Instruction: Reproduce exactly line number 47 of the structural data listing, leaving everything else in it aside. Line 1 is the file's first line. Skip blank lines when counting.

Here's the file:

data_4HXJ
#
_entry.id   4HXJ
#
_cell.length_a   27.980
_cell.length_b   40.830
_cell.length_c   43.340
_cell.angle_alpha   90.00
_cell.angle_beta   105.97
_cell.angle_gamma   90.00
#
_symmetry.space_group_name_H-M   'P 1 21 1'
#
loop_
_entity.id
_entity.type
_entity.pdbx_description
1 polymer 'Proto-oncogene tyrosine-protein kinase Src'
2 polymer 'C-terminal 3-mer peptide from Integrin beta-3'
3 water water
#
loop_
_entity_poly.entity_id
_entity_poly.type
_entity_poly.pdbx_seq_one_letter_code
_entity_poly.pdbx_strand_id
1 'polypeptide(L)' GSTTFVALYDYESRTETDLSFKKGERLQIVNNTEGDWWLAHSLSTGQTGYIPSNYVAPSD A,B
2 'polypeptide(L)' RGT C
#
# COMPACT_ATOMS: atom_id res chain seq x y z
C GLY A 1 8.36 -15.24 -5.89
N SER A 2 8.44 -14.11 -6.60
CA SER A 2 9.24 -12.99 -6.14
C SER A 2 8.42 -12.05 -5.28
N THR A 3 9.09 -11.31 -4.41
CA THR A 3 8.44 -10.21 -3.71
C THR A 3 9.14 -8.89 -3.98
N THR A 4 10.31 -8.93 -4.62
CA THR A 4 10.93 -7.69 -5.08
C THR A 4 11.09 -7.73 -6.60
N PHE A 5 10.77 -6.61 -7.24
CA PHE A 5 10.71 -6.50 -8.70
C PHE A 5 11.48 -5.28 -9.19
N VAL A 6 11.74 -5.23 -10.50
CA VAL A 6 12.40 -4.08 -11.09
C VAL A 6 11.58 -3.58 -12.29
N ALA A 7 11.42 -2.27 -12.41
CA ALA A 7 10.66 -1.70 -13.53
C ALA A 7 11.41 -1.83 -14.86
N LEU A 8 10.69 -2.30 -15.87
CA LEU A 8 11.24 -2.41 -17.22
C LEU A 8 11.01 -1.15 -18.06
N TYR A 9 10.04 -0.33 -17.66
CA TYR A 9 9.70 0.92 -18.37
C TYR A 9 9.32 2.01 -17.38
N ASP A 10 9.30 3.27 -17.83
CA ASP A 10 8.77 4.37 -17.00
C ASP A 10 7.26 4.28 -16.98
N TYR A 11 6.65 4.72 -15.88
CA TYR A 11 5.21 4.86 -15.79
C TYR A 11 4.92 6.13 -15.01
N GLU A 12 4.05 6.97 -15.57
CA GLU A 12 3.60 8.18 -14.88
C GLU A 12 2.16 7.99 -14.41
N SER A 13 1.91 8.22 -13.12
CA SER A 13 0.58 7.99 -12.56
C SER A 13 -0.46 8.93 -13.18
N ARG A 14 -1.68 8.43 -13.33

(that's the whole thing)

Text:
N ALA A 7 11.42 -2.27 -12.41